A civil engineer and ASCE member runs into an old college acquaintance at a local technical conference. This acquaintance is currently employed in a decision-making capacity for a research arm of the U.S. Department of Transportation, and the engineer takes the opportunity to express his interest in doing research and development work in the area of intelligent highway systems. The acquaintance notes that his agency is dissatisfied with the work being performed under an existing contract in that area, and he encourages the engineer to start his own company and to submit a proposal for the contract at the time of its upcoming renewal.
The engineer takes his acquaintance's advice, and his new company proves successful in its bid to perform work under a Department of Transportation research and development contract. Shortly after receiving the award, however, the engineer is approached by the acquaintance with a demand for payment. The acquaintance explains that his agency is contemplating an additional contract related to the work being done by the engineer's company, and he explains that the additional payment will help him "make the case" for sending further work in the engineer's direction.
Anxious to keep his new company on a solid financial footing, the engineer agrees to make the payment and thus enters into a scheme of illegal payments that will continue for almost a full decade. At first the transactions consist strictly of transfers of money in exchange for the acquaintance's help in securing government contracts, but when the engineer balks at the increasing amounts of money being demanded, the acquaintance suggests an alternative. The engineer begins to submit fictitious invoices for work being performed on his existing federal contracts, and the acquaintance ensures that his staff approves the invoices without question. After a series of bank transfers intended to disguise the ultimate destination of the payment, the funds from these fraudulent invoices are ultimately converted to cash. The engineer hands over two-thirds of the payments to the acquaintance while keeping the remainder for himself.
Over the course of many years, the engineer makes nearly $300,000 in payments to the acquaintance, and in exchange his company is awarded millions of dollars of federal research money. Ultimately, however, government investigators get wise to the scheme. The engineer pleads guilty to one count of conspiracy to pay unlawful gratuities. In exchange for his cooperation and testimony against the acquaintance, who, it is learned, has engaged in this ploy not only with the ASCE member but also with a number of other contractors, the engineer receives a reduced sentence of 24 months.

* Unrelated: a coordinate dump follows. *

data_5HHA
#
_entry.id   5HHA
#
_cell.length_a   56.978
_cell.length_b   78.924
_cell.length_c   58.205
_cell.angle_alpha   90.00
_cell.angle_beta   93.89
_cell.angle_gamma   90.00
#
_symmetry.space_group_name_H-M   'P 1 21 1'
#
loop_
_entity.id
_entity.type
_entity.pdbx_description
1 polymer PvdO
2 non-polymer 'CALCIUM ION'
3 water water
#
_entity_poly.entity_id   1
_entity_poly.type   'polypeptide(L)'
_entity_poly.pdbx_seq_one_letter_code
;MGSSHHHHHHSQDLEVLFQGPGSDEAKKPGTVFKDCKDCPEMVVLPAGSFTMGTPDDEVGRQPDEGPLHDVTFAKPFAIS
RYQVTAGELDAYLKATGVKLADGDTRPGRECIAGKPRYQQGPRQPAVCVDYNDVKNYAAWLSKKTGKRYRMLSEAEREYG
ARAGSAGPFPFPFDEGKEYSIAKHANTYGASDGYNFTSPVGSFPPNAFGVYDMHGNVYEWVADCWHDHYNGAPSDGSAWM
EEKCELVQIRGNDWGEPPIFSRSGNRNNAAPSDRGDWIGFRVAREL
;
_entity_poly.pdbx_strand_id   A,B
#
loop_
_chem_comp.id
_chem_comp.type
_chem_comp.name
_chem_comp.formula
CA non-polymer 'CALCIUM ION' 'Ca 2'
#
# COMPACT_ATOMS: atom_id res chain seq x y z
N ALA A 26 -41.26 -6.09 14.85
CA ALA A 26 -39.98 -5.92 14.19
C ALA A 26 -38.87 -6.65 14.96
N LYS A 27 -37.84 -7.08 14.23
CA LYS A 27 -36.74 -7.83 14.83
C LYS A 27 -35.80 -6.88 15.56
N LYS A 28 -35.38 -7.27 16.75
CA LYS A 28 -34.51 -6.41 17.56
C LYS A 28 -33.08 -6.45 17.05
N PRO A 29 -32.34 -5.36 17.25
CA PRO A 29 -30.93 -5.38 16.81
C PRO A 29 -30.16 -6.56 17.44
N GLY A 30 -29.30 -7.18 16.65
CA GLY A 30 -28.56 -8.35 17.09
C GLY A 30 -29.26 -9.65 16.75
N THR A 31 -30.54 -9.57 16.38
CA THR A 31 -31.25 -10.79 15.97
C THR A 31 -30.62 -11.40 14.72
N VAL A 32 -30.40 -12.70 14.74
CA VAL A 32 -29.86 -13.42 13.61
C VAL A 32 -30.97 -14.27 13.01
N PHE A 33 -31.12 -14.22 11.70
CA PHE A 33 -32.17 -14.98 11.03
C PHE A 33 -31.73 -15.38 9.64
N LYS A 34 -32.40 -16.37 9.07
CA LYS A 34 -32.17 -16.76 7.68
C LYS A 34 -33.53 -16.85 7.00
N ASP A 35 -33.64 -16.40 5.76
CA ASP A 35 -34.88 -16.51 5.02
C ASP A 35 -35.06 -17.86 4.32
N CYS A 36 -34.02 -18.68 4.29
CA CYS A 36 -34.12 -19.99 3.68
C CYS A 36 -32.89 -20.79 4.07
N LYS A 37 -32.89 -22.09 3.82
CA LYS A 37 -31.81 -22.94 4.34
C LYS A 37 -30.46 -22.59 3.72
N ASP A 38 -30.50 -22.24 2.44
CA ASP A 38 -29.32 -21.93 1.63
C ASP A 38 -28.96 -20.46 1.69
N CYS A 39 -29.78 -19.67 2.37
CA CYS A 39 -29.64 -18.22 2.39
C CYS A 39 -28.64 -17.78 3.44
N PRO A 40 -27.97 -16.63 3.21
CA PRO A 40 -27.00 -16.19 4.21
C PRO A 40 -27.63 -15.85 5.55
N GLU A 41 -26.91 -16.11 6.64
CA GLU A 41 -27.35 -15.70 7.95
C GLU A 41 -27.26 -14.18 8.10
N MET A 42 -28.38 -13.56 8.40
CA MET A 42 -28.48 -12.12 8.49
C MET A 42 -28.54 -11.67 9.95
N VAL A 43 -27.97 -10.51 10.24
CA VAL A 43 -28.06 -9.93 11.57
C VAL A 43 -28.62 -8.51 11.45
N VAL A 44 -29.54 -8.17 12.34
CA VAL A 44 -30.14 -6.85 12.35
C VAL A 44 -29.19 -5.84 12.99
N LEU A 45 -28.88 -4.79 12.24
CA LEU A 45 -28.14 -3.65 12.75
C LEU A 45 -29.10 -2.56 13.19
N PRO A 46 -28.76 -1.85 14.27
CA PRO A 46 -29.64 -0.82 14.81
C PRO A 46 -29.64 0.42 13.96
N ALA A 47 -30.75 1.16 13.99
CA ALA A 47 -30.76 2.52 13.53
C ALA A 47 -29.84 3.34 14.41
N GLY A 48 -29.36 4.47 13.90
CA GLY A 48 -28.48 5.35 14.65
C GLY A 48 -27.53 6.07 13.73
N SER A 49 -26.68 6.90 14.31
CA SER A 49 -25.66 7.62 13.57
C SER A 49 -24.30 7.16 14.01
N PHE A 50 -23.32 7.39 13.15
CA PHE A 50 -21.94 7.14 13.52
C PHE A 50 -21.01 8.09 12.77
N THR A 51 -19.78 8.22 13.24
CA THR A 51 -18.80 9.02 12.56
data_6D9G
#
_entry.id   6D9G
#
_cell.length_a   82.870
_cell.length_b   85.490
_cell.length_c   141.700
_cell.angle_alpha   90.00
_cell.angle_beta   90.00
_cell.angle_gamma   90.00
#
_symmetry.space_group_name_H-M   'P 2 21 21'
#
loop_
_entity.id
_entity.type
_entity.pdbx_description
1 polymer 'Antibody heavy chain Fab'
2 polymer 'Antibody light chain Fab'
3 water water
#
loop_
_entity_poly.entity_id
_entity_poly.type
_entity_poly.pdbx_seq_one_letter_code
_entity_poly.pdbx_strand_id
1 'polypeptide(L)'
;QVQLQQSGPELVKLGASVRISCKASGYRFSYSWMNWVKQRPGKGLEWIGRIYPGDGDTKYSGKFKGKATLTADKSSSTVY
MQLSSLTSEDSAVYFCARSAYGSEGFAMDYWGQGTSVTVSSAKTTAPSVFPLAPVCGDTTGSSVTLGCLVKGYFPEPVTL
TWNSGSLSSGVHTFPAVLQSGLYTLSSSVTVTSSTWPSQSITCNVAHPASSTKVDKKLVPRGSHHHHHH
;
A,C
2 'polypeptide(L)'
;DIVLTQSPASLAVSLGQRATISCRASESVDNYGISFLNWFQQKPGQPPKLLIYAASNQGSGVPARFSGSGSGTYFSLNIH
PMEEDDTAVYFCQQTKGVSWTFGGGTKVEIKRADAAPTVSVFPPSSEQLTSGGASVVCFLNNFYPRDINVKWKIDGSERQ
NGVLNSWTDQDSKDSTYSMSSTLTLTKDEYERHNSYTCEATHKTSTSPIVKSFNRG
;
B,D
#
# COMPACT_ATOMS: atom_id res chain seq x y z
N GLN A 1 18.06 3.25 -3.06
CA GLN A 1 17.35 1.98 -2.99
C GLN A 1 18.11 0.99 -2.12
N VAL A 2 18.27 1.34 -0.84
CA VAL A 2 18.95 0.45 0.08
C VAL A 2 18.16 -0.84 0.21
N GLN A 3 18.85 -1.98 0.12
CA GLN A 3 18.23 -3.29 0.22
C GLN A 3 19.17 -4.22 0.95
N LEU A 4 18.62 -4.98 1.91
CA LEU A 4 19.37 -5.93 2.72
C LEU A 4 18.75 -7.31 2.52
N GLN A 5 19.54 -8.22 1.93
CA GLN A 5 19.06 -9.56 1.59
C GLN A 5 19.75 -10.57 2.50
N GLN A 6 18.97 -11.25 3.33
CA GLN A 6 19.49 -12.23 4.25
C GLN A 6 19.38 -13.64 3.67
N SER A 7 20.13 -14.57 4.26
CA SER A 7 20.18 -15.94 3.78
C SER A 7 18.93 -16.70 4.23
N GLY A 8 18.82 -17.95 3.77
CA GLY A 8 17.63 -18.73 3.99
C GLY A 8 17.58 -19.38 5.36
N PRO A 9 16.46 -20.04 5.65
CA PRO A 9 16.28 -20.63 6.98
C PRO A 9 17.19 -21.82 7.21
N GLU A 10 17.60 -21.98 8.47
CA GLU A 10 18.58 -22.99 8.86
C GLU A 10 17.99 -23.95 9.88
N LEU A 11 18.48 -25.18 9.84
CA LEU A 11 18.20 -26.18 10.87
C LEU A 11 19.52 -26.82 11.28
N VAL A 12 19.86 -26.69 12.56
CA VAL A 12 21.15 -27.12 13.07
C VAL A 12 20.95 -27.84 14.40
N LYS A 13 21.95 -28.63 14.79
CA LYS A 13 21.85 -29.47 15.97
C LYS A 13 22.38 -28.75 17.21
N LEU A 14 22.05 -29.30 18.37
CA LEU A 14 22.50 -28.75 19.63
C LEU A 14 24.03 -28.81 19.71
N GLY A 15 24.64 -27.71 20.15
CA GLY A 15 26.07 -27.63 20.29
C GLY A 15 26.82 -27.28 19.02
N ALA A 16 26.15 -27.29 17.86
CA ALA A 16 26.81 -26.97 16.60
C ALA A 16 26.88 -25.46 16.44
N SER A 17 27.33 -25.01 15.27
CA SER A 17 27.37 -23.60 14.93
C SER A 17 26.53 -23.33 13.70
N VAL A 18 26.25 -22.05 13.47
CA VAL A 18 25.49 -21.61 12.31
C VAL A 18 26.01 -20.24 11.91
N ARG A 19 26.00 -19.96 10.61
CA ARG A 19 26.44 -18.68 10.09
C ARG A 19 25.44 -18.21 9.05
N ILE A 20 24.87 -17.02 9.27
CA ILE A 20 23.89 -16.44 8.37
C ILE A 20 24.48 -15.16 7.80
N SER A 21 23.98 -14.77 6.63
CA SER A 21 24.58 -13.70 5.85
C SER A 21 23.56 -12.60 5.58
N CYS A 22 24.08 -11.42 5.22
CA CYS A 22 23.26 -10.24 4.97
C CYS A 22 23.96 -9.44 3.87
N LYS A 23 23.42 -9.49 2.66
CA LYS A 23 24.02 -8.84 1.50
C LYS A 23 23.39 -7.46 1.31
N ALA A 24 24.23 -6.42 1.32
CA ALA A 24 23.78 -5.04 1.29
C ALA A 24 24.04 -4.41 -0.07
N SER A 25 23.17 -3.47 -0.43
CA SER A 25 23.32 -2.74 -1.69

Notice of the engineer's guilty plea is forwarded to the Committee on Professional Conduct (CPC), which opens an investigation.
What canons of the ASCE Code of Ethics were violated by this member's conduct?
While it may seem a bit superfluous to discuss the ethical missteps of a member who intentionally engages in criminal behavior, cases such as this still offer valuable lessons.
Although there is nothing to suggest that the engineer did anything improper in securing his first research contract, he allowed the prospect of a new contract or, perhaps, the prospect of losing the one he had already won to tempt him into his first ethical lapse: he paid a gratuity. In so doing, he violated canon 5: "Engineers shall build their professional reputation on the merit of their services and shall not compete unfairly with others." Moreover, category (a) in the guidelines to practice for this canon adds the following: "Engineers shall not give, solicit, or receive, either directly or indirectly, any political contribution, gratuity, or unlawful consideration in order to secure work."